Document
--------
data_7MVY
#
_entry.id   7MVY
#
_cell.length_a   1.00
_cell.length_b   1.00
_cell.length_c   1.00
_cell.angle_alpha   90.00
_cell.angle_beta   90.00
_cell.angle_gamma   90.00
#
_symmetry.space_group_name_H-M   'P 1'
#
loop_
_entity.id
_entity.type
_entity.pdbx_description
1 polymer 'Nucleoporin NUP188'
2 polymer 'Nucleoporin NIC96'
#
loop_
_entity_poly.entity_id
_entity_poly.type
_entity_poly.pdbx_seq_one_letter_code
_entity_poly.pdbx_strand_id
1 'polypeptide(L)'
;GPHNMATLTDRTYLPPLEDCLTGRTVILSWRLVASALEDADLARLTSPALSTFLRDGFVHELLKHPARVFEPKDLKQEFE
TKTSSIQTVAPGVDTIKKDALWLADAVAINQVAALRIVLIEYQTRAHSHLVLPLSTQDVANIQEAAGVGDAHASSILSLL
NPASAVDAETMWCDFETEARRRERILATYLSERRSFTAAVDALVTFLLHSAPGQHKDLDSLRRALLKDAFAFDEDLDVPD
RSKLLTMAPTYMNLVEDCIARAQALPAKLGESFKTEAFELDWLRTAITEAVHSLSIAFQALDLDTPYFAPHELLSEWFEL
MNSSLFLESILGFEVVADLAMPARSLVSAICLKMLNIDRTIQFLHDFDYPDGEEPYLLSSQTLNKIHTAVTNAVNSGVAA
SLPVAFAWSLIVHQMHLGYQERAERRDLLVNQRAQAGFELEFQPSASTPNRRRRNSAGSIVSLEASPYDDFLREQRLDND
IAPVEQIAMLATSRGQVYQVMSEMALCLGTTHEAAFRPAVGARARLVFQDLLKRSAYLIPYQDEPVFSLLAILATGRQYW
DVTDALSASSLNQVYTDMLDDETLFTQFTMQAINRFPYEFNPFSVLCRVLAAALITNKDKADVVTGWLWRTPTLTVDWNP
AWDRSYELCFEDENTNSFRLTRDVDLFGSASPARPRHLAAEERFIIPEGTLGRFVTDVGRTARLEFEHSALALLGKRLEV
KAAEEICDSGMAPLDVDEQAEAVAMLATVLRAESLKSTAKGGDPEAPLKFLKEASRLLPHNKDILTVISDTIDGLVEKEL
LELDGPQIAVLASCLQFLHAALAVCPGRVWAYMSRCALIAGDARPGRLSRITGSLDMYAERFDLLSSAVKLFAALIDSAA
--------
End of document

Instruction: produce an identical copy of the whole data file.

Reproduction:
data_7MVY
#
_entry.id   7MVY
#
_cell.length_a   1.00
_cell.length_b   1.00
_cell.length_c   1.00
_cell.angle_alpha   90.00
_cell.angle_beta   90.00
_cell.angle_gamma   90.00
#
_symmetry.space_group_name_H-M   'P 1'
#
loop_
_entity.id
_entity.type
_entity.pdbx_description
1 polymer 'Nucleoporin NUP188'
2 polymer 'Nucleoporin NIC96'
#
loop_
_entity_poly.entity_id
_entity_poly.type
_entity_poly.pdbx_seq_one_letter_code
_entity_poly.pdbx_strand_id
1 'polypeptide(L)'
;GPHNMATLTDRTYLPPLEDCLTGRTVILSWRLVASALEDADLARLTSPALSTFLRDGFVHELLKHPARVFEPKDLKQEFE
TKTSSIQTVAPGVDTIKKDALWLADAVAINQVAALRIVLIEYQTRAHSHLVLPLSTQDVANIQEAAGVGDAHASSILSLL
NPASAVDAETMWCDFETEARRRERILATYLSERRSFTAAVDALVTFLLHSAPGQHKDLDSLRRALLKDAFAFDEDLDVPD
RSKLLTMAPTYMNLVEDCIARAQALPAKLGESFKTEAFELDWLRTAITEAVHSLSIAFQALDLDTPYFAPHELLSEWFEL
MNSSLFLESILGFEVVADLAMPARSLVSAICLKMLNIDRTIQFLHDFDYPDGEEPYLLSSQTLNKIHTAVTNAVNSGVAA
SLPVAFAWSLIVHQMHLGYQERAERRDLLVNQRAQAGFELEFQPSASTPNRRRRNSAGSIVSLEASPYDDFLREQRLDND
IAPVEQIAMLATSRGQVYQVMSEMALCLGTTHEAAFRPAVGARARLVFQDLLKRSAYLIPYQDEPVFSLLAILATGRQYW
DVTDALSASSLNQVYTDMLDDETLFTQFTMQAINRFPYEFNPFSVLCRVLAAALITNKDKADVVTGWLWRTPTLTVDWNP
AWDRSYELCFEDENTNSFRLTRDVDLFGSASPARPRHLAAEERFIIPEGTLGRFVTDVGRTARLEFEHSALALLGKRLEV
KAAEEICDSGMAPLDVDEQAEAVAMLATVLRAESLKSTAKGGDPEAPLKFLKEASRLLPHNKDILTVISDTIDGLVEKEL
LELDGPQIAVLASCLQFLHAALAVCPGRVWAYMSRCALIAGDARPGRLSRITGSLDMYAERFDLLSSAVKLFAALIDSAA